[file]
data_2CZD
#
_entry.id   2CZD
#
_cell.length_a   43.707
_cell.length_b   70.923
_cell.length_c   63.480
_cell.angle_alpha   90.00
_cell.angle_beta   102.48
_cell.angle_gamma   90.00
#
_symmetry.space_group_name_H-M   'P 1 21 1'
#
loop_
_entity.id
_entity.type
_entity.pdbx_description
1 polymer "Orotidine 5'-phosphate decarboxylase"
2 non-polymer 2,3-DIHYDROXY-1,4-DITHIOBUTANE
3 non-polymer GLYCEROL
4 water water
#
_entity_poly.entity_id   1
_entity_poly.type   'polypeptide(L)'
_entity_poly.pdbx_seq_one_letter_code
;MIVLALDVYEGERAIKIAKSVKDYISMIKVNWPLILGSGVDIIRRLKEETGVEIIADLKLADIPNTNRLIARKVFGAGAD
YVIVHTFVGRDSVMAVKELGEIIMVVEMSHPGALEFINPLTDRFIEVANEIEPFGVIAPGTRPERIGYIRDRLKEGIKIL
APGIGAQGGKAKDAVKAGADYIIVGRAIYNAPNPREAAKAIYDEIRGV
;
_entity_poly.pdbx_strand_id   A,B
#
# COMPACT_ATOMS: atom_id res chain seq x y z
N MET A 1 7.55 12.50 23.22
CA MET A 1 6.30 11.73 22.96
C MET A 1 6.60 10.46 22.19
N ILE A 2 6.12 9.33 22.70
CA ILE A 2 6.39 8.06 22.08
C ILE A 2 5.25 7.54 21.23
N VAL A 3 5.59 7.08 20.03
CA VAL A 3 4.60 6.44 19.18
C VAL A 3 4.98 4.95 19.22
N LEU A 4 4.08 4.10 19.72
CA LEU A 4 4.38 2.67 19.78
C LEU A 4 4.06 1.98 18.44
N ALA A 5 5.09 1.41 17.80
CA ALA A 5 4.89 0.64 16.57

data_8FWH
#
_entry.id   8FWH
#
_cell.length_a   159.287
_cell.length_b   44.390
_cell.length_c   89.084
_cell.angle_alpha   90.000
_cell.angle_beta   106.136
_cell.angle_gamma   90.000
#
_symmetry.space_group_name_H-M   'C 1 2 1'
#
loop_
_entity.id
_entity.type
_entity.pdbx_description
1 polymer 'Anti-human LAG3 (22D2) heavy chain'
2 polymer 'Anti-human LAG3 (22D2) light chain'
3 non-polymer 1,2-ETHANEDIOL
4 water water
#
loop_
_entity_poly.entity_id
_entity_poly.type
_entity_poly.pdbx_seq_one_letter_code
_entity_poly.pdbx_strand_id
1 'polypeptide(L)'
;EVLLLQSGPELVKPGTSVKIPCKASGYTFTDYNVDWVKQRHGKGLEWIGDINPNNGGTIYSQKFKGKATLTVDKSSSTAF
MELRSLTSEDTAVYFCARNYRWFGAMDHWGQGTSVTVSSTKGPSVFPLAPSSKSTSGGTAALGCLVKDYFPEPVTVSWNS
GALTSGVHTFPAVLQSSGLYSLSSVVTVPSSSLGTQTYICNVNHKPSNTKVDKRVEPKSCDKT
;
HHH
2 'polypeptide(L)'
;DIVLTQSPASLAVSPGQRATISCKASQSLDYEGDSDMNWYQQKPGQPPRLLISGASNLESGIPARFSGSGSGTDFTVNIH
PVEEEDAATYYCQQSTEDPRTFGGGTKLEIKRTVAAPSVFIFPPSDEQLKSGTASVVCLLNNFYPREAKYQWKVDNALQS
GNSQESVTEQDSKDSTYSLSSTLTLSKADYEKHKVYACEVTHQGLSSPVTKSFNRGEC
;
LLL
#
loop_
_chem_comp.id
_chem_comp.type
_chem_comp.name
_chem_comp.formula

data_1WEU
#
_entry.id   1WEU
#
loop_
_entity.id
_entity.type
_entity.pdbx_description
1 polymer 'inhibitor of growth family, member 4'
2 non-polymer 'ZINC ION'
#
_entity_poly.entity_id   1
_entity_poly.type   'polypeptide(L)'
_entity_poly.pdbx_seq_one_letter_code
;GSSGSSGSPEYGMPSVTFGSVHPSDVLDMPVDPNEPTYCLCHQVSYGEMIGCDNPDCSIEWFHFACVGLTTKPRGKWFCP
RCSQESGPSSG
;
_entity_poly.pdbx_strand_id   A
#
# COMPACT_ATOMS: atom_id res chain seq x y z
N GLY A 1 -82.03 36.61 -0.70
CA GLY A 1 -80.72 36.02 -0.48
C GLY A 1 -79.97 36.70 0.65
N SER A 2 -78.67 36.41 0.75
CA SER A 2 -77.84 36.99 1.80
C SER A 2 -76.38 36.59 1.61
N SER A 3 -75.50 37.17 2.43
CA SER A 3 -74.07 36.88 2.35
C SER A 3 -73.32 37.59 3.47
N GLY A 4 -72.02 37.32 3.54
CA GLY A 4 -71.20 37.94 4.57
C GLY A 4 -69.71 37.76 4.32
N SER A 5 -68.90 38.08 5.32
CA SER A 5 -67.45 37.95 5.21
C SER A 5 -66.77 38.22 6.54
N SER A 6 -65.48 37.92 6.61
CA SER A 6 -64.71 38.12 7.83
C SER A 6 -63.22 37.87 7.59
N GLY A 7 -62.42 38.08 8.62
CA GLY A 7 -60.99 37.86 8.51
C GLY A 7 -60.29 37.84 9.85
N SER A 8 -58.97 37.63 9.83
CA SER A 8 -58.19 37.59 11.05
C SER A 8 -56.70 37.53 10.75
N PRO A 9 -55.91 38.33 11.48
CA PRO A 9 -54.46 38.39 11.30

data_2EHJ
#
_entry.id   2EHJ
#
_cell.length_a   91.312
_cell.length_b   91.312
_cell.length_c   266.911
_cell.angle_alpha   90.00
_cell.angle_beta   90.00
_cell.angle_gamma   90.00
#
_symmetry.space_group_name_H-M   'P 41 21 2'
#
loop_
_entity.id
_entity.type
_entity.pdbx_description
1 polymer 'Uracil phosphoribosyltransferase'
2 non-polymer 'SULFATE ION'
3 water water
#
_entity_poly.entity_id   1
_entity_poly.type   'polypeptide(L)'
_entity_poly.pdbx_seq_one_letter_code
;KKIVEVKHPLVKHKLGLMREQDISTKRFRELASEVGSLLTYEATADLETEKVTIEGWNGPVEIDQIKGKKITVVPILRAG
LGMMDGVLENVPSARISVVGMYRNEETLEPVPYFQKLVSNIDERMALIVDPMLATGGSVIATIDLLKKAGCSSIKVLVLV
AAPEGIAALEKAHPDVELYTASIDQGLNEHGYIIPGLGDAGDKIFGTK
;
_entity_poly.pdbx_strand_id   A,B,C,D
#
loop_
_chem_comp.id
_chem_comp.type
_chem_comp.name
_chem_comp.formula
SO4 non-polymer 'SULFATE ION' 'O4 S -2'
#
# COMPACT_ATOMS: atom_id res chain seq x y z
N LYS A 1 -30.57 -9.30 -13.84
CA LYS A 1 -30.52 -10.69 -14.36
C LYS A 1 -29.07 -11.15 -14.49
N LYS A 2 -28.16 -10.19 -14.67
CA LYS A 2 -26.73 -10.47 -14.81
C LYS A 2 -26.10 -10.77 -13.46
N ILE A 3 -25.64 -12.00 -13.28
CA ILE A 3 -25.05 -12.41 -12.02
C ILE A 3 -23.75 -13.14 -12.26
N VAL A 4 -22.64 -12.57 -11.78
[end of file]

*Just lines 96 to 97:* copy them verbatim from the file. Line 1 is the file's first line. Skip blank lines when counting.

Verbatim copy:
loop_
_entity.id